Wm/Ww = AvgW - AvgT/AvgT - AvgM. This will give us the ratio of M/W and since we have total of all surveyed, we can find number of women.

I think I am confused as to why we are taking these percentages as Average for that group.
_________________

Please take a moment to hit Kudos if my post helps.

Veritas Prep GMAT Instructor
User avatar
P
Joined: 16 Oct 2010
Posts: 8283
Location: Pune, India
Re: Of the 1400 college teachers surveyed, 42% said they consid  [#permalink]

Show Tags

New post 23 Jan 2018, 21:42
1
sdlife wrote:
Bunuel, VeritasPrepKarishma

I understand this is a weighted averages problem. But I am having a hard time understanding how we take percentages as the "average" for a group. To me 'averages' are an absolute number (not %). Could you please explain what am I missing here?

BTW, Can you also check if my weighted average solution for this problem is correct?

If we apply the weighted average concept here for choice A:

AvgM = 36%, AvgW = 50%. Total Average (AvgT) = 42%. So since we know all three averages, we can calculate the ratio of the weights using the formula:

Wm/Ww = AvgW - AvgT/AvgT - AvgM. This will give us the ratio of M/W and since we have total of all surveyed, we can find number of women.

I think I am confused as to why we are taking these percentages as Average for that group.


Yes, it is and your method is correct.

Percentages are just a way of expressing concentration.
So you have two groups made of two ingredients - "people who consider engaging in research essential" and "people who don't consider it essential"

So we work with the percentage of "people who consider engaging in research essential". It is the same as working with the concentration of one of the ingredients.
_________________

Karishma
Veritas Prep GMAT Instructor

Learn more about how Veritas Prep can help you achieve a great GMAT score by checking out their GMAT Prep Options >

GMAT self-study has never been more personalized or more fun. Try ORION Free!

Intern
Intern
avatar
B
Joined: 17 Jul 2018
Posts: 37
Location: United States (CA)
Concentration: Strategy, Organizational Behavior
Schools: CBS
GMAT 1: 200 Q1 V1
GPA: 3
WE: Sales (Consulting)
CAT Tests
Re: Of the 1400 college teachers surveyed, 42% said they consid  [#permalink]

Show Tags

New post 15 Aug 2018, 21:24
How many of the college teacher surveyed were women? The question does not mention research. The answer should be E.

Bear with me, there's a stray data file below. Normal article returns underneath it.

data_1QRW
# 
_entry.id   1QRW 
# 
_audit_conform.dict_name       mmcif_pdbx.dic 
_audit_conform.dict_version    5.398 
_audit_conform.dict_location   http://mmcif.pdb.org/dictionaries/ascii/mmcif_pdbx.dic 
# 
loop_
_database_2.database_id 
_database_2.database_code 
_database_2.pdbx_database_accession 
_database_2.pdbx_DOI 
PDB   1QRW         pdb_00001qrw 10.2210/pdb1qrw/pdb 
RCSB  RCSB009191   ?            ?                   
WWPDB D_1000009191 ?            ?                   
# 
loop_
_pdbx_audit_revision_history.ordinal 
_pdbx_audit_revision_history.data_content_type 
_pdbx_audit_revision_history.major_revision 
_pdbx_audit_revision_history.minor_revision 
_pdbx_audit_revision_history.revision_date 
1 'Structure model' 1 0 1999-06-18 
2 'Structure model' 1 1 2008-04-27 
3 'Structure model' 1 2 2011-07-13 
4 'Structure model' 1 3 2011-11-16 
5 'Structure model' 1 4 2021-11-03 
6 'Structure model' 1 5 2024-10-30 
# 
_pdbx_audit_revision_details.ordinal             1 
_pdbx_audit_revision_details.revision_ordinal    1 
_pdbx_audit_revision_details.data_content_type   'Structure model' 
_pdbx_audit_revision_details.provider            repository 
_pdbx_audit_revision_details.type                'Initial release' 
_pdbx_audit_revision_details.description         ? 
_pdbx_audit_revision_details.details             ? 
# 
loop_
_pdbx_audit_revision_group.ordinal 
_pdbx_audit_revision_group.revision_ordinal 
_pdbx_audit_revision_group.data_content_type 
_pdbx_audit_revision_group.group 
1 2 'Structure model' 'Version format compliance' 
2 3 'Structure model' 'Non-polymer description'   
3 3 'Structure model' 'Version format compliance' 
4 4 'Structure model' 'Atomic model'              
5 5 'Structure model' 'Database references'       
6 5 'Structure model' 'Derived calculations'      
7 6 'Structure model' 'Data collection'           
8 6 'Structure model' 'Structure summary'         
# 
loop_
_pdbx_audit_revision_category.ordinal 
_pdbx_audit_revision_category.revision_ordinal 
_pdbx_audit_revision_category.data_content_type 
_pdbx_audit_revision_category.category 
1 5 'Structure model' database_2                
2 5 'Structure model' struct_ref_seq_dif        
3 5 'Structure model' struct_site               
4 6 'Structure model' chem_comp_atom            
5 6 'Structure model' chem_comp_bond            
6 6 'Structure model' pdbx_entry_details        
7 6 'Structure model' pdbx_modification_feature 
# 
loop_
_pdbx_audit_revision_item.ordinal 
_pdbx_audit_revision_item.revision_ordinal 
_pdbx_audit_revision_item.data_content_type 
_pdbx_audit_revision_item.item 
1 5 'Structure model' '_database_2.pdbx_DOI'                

Veritas Prep GMAT Instructor
User avatar
P
Joined: 16 Oct 2010
Posts: 8283
Location: Pune, India
Re: Of the 1400 college teachers surveyed, 42% said they consid  [#permalink]

Show Tags

New post 16 Aug 2018, 21:15
s55day wrote:
How many of the college teacher surveyed were women? The question does not mention research. The answer should be E.


Yes, we are looking for the number of women college teachers surveyed (not just those who consider research essential). Stmnt 1 helps you find this number as explained by me (using matrix) on the previous page here:
https://gmatclub.com/forum/of-the-1400- ... l#p1426233

Bunuel has explained it using algebra here: https://gmatclub.com/forum/of-the-1400- ... ml#p707913
_________________

Karishma
Veritas Prep GMAT Instructor

Learn more about how Veritas Prep can help you achieve a great GMAT score by checking out their GMAT Prep Options >

GMAT self-study has never been more personalized or more fun. Try ORION Free!

Re: Of the 1400 college teachers surveyed, 42% said they consid &nbs [#permalink] 16 Aug 2018, 21:15

Go to page   Previous    1   2   [ 26 posts ] 

Display posts from previous: Sort by

Of the 1400 college teachers surveyed, 42% said they consid

  new topic post reply Question banks Downloads My Bookmarks Reviews Important topics  

Events & Promotions

PREV
NEXT


GMAT Club MBA Forum Home| About| Terms and Conditions and Privacy Policy| GMAT Club Rules| Contact| Sitemap

Powered by phpBB © phpBB Group | Emoji artwork provided by EmojiOne

Kindly note that the GMAT® test is a registered trademark of the Graduate Management Admission Council®, and this site has neither been reviewed nor endorsed by GMAC®.